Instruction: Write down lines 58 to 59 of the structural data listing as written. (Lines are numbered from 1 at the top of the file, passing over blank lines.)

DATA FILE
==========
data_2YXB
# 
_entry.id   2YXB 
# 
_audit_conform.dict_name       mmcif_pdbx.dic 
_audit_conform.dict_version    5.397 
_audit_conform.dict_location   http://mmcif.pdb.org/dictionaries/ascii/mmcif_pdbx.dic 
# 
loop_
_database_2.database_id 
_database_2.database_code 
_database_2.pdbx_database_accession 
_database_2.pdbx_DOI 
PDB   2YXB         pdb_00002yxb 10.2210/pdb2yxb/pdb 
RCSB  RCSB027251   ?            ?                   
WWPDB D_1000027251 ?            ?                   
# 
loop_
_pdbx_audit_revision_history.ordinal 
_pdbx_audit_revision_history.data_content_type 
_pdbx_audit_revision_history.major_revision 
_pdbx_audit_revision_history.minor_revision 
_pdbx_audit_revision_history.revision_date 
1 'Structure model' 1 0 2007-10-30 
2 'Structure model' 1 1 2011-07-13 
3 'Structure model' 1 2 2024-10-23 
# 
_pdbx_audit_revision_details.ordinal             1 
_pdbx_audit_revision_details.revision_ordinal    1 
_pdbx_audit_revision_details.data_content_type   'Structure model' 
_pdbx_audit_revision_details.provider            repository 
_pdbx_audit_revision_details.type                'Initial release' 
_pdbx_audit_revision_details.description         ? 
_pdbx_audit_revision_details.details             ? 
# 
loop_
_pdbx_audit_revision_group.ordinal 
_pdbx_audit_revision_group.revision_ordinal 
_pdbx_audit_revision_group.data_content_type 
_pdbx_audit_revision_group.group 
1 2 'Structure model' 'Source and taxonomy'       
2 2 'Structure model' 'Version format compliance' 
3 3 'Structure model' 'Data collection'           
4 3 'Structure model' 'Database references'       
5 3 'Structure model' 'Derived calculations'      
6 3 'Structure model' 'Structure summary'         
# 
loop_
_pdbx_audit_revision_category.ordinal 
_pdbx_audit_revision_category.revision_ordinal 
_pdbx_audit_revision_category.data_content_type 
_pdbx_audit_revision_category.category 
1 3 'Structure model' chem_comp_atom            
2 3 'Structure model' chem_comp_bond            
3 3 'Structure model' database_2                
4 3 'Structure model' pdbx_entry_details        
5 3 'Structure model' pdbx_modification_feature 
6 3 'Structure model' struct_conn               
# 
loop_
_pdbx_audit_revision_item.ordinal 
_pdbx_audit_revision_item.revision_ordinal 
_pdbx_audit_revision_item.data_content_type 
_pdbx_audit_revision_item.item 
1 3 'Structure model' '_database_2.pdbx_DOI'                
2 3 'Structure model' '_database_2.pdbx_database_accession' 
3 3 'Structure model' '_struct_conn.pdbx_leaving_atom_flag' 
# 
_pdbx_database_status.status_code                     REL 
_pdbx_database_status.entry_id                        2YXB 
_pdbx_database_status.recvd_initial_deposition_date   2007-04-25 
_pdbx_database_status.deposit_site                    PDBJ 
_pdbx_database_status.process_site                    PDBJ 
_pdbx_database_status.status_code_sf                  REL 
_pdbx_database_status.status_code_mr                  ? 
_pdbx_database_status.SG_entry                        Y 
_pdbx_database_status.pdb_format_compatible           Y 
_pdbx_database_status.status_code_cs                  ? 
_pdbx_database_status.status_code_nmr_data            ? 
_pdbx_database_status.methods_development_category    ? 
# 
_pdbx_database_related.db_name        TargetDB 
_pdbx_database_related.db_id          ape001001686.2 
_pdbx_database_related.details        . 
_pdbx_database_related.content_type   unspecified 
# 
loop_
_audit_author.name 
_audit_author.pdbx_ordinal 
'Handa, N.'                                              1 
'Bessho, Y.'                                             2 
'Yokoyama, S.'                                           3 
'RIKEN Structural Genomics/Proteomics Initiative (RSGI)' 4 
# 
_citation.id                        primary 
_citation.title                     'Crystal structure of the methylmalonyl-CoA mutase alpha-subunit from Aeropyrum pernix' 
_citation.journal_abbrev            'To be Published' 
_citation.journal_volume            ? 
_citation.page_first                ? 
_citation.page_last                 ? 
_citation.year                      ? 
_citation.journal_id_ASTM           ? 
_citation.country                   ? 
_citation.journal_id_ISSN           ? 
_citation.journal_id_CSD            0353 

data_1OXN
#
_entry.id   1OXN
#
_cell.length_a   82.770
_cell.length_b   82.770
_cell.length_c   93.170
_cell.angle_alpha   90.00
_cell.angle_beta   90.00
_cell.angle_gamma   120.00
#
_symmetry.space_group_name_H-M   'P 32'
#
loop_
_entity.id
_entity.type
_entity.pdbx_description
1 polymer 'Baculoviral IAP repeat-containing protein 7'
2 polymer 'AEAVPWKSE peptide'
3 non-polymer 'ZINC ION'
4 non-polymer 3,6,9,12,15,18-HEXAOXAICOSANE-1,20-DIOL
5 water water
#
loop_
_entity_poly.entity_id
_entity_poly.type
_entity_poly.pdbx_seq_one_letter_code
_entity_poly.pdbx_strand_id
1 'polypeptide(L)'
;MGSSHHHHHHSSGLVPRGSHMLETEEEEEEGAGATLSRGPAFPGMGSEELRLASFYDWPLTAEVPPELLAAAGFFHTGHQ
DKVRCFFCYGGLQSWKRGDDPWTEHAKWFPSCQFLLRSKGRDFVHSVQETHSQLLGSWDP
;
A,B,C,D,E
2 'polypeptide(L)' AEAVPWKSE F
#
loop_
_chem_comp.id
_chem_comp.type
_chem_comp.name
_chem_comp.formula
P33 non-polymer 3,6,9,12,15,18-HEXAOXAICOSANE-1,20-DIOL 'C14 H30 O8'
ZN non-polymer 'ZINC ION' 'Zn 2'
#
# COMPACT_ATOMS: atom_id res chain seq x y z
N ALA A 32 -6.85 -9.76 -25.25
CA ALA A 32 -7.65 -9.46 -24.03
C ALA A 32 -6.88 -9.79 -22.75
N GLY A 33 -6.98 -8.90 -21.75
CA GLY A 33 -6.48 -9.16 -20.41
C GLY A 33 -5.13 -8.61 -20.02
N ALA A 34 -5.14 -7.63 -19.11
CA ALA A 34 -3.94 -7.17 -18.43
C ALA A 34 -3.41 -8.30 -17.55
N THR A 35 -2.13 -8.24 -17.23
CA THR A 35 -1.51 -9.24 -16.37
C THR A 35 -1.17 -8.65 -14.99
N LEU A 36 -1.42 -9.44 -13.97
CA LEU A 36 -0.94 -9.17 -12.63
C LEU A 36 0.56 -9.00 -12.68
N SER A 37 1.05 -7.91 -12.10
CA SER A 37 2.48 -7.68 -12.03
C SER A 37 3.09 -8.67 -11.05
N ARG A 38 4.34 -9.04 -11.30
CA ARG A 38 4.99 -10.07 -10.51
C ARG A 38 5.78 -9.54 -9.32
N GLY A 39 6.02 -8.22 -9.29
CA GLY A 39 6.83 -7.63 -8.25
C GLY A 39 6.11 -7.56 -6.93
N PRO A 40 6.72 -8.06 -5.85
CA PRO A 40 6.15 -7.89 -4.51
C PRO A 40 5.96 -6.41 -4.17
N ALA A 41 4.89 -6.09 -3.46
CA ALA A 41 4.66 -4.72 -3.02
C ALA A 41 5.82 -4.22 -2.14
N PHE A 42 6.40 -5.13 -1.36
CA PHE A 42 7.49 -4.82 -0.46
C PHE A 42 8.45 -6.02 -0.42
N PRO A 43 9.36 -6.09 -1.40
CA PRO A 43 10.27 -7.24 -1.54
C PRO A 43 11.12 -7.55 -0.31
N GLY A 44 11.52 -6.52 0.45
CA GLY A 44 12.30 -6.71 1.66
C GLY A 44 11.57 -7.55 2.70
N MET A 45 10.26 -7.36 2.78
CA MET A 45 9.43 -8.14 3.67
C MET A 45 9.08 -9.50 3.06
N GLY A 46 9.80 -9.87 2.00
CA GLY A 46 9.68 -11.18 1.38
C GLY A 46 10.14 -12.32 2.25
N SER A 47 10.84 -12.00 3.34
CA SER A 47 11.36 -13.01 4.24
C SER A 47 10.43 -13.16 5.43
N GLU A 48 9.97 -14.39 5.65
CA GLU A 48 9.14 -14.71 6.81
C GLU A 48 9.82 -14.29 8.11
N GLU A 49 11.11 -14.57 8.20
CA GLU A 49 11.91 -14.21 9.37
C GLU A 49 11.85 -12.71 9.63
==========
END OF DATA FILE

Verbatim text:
6 3 'Structure model' struct_conn               
# 